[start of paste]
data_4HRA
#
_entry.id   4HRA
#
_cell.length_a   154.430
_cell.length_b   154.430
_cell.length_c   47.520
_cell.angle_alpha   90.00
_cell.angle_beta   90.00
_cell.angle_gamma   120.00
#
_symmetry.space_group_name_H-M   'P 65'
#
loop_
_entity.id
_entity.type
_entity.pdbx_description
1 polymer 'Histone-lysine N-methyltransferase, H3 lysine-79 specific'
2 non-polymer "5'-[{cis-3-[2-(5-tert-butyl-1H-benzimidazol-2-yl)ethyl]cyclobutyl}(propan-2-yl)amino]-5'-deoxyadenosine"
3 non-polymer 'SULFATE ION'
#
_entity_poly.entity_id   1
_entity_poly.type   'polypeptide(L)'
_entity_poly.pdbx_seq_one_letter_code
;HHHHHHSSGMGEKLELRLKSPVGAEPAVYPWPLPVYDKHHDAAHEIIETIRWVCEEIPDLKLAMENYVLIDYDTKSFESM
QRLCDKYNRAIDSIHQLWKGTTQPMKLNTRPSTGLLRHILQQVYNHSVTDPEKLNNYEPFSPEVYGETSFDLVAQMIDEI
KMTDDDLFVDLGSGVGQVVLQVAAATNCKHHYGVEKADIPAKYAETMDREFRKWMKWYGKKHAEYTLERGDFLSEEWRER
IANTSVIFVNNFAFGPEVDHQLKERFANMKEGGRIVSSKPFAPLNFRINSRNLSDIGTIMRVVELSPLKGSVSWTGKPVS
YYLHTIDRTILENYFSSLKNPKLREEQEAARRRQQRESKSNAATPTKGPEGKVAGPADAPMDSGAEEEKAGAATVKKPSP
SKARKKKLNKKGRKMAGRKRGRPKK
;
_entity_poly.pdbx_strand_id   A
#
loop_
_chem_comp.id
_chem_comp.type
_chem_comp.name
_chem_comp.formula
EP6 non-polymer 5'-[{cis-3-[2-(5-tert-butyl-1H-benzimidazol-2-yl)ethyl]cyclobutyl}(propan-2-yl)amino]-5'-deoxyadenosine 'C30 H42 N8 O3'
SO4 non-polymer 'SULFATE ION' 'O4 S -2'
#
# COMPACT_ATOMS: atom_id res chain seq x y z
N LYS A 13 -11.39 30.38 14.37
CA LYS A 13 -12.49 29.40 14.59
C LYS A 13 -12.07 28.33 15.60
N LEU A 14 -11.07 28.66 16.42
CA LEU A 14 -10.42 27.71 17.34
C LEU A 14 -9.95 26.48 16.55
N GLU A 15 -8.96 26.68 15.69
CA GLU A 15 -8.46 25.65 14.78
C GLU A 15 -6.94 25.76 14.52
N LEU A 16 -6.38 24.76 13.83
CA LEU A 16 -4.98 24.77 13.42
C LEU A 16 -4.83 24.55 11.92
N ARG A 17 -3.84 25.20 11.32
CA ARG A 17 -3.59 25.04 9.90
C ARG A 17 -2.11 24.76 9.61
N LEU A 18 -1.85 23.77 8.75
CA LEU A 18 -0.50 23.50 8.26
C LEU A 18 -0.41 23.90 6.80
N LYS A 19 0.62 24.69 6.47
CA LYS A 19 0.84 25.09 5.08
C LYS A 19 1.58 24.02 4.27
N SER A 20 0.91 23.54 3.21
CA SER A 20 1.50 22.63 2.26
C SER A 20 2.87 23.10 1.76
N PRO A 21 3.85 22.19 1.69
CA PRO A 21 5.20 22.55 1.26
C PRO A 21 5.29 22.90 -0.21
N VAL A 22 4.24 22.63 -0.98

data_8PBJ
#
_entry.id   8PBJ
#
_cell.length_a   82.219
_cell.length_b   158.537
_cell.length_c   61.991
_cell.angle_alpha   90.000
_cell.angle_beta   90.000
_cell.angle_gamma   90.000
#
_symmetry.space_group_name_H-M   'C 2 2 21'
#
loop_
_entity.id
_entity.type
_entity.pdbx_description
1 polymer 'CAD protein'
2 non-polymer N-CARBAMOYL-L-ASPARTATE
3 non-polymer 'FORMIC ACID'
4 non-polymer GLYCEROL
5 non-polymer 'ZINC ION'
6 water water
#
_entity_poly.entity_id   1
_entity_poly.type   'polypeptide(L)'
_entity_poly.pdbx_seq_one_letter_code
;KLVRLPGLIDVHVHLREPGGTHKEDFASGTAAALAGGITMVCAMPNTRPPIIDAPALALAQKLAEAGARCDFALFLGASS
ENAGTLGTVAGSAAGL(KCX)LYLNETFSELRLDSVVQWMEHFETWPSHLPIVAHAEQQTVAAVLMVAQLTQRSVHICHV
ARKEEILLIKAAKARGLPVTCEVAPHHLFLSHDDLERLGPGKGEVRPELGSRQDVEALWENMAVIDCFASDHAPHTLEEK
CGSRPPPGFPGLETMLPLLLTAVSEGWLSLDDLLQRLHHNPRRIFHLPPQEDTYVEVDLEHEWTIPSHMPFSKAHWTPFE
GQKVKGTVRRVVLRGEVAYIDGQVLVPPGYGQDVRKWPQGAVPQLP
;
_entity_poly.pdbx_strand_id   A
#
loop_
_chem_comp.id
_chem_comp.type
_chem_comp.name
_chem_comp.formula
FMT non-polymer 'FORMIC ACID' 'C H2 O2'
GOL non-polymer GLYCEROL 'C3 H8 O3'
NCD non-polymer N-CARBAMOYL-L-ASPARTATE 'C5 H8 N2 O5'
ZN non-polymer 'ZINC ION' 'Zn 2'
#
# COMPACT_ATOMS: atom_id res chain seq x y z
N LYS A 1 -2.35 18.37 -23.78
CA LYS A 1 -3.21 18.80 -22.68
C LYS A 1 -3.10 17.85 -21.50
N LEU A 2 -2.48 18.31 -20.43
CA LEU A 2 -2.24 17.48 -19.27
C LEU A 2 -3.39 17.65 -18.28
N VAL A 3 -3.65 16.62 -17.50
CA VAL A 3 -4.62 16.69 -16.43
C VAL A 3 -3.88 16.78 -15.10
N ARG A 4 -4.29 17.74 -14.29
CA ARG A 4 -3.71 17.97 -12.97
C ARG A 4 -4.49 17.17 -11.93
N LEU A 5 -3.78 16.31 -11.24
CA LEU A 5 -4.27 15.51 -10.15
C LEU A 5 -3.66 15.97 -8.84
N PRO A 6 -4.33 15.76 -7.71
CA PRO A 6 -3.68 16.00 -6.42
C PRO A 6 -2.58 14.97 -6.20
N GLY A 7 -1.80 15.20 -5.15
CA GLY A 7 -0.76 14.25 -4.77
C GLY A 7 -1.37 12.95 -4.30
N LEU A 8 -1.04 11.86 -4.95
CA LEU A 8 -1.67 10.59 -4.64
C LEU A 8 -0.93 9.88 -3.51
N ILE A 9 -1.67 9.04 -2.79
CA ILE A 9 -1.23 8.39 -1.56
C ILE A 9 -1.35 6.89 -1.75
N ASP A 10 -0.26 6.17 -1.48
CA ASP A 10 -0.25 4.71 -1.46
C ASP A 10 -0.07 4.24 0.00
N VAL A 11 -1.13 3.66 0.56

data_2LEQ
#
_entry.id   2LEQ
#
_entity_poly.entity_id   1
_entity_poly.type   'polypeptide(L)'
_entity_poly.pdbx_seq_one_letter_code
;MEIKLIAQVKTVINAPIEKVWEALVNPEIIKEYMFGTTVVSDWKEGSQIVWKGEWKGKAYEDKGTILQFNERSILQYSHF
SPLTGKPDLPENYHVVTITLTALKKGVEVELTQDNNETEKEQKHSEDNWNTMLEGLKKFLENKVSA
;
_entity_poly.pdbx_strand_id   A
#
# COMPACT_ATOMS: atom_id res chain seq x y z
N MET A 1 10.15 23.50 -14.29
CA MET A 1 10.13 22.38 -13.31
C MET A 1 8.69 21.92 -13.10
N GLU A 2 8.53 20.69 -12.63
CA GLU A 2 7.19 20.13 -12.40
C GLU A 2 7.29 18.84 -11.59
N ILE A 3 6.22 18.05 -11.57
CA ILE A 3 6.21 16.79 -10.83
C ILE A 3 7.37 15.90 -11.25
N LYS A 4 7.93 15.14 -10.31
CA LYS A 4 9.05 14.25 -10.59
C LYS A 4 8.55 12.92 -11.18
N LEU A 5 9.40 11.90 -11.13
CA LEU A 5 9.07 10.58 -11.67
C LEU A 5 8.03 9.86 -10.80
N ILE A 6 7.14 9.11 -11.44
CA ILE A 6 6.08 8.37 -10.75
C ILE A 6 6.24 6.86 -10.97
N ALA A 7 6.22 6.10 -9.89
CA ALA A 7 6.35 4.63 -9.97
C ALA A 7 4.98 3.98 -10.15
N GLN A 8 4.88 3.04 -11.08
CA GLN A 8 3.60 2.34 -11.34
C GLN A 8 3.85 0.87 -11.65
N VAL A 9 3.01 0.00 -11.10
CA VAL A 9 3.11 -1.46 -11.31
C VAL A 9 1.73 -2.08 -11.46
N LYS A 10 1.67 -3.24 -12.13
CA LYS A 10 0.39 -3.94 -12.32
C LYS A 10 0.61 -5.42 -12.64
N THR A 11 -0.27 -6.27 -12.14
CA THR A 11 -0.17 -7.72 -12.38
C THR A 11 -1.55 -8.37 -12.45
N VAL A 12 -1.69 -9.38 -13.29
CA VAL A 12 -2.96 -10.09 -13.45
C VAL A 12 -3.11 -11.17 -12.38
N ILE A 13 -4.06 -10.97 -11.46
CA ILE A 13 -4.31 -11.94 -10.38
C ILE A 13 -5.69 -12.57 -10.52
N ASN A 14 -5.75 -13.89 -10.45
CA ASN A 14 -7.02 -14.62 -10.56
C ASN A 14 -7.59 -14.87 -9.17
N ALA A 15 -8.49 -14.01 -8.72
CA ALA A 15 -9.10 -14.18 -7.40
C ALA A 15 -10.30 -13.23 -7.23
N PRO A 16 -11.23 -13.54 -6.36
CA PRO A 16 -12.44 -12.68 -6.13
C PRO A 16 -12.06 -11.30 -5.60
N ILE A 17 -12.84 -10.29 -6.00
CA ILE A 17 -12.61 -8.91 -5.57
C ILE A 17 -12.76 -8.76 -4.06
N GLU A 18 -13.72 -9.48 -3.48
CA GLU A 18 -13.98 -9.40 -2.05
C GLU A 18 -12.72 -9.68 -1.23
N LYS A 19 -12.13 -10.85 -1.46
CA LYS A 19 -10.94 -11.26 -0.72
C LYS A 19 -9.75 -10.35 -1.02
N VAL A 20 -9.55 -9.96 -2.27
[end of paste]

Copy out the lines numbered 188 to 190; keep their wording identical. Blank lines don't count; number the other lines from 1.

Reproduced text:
N LYS A 10 1.67 -3.24 -12.13
CA LYS A 10 0.39 -3.94 -12.32
C LYS A 10 0.61 -5.42 -12.64